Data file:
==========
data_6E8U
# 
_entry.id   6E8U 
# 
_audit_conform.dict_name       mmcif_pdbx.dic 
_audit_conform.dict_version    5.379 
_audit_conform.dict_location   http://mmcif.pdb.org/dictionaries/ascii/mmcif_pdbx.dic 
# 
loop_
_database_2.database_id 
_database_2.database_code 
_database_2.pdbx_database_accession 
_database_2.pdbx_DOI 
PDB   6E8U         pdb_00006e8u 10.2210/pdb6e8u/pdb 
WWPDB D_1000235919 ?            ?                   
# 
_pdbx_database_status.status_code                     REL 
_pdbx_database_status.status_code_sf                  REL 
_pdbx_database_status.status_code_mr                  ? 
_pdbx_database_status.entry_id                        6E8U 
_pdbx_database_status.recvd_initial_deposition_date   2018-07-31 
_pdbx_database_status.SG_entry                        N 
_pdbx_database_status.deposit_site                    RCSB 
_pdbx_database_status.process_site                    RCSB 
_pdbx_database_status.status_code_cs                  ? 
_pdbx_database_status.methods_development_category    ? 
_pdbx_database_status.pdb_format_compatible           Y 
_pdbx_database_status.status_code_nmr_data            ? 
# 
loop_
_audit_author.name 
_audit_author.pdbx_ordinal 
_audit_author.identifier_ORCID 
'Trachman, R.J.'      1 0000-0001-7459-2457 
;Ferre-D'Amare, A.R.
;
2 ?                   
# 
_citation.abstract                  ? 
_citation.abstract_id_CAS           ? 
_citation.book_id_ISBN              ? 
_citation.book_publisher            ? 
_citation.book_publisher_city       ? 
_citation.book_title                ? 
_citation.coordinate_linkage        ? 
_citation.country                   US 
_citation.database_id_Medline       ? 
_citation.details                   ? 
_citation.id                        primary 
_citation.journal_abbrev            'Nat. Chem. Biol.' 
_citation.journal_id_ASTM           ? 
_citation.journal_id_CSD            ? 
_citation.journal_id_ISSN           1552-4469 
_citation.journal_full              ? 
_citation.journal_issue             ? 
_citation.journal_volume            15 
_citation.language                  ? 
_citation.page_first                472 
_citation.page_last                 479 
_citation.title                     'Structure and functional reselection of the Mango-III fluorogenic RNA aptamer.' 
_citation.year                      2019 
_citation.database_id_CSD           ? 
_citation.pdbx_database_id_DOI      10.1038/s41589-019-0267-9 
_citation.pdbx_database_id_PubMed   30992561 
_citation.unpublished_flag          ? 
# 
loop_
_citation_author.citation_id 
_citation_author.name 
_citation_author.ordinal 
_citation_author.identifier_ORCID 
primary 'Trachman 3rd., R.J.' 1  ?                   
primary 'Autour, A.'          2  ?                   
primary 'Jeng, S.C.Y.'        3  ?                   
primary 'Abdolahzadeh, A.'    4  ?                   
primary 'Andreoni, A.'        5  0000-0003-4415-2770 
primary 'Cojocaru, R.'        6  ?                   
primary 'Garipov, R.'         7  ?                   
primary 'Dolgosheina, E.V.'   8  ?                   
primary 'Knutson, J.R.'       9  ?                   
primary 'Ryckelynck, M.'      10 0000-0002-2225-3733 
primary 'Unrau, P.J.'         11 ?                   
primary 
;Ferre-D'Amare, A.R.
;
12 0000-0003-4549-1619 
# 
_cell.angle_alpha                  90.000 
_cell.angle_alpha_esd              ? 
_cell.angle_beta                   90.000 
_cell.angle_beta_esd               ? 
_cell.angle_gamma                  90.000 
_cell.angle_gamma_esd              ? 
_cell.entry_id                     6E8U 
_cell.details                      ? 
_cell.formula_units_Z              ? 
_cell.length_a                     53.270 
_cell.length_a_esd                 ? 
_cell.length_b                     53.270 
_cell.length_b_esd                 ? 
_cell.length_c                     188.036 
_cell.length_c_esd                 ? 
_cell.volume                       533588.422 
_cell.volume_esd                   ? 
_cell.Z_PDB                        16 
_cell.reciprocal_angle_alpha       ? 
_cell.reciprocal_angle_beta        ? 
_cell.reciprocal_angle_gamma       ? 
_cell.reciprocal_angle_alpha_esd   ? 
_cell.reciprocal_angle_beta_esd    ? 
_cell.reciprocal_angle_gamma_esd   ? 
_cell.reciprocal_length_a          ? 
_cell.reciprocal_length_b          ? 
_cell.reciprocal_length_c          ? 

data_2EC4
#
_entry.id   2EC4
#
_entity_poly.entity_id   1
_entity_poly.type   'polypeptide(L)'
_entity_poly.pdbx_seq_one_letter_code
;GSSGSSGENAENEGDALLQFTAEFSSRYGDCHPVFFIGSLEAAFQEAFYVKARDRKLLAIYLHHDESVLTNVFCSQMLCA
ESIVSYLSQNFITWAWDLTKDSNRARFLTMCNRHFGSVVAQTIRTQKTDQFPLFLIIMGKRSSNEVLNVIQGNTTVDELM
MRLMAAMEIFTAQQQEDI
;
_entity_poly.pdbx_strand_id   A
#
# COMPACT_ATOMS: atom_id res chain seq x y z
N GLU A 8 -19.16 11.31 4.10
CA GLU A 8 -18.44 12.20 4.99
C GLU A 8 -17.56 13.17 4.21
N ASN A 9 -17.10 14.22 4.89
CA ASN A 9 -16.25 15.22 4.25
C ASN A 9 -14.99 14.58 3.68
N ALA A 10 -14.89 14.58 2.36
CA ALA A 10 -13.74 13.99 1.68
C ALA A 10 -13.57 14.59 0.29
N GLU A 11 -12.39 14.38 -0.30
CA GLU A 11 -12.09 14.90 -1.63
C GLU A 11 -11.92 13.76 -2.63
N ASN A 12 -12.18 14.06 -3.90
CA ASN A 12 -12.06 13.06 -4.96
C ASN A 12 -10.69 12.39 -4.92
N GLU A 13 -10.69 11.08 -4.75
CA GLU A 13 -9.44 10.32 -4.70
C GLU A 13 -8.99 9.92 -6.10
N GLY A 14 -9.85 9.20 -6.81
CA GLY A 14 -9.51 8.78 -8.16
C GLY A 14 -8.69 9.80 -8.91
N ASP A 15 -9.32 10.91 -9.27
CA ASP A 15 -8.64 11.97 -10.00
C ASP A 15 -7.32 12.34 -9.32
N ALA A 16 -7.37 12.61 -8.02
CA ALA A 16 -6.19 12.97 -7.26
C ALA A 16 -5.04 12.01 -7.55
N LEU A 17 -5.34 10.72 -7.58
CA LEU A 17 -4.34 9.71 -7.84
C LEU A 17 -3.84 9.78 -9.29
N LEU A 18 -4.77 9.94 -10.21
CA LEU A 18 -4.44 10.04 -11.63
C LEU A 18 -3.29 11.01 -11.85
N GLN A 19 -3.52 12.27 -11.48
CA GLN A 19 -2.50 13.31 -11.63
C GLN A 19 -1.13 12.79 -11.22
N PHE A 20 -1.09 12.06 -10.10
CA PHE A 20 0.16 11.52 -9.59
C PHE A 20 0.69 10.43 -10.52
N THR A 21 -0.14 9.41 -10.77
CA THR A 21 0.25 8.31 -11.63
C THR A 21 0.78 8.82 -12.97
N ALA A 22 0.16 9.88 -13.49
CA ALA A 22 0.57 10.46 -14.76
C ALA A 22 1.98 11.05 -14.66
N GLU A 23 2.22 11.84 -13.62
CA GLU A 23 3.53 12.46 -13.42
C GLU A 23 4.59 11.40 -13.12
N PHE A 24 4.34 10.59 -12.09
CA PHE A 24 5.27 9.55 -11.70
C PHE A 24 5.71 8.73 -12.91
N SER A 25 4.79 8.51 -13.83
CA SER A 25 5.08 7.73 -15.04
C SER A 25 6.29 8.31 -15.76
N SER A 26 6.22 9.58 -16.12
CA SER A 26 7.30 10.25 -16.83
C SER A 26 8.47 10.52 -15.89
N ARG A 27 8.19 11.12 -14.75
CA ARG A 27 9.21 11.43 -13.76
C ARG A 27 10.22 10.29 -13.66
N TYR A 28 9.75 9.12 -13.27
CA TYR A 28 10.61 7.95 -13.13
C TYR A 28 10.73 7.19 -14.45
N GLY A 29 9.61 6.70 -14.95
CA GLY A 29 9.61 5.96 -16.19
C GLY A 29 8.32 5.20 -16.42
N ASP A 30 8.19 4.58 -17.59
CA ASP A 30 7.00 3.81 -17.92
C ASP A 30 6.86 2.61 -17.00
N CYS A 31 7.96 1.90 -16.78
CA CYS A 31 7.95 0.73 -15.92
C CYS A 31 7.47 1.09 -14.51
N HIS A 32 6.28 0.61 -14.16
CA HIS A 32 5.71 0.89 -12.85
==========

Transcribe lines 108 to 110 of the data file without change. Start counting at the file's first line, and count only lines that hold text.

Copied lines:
_cell.reciprocal_angle_gamma       ? 
_cell.reciprocal_angle_alpha_esd   ? 
_cell.reciprocal_angle_beta_esd    ? 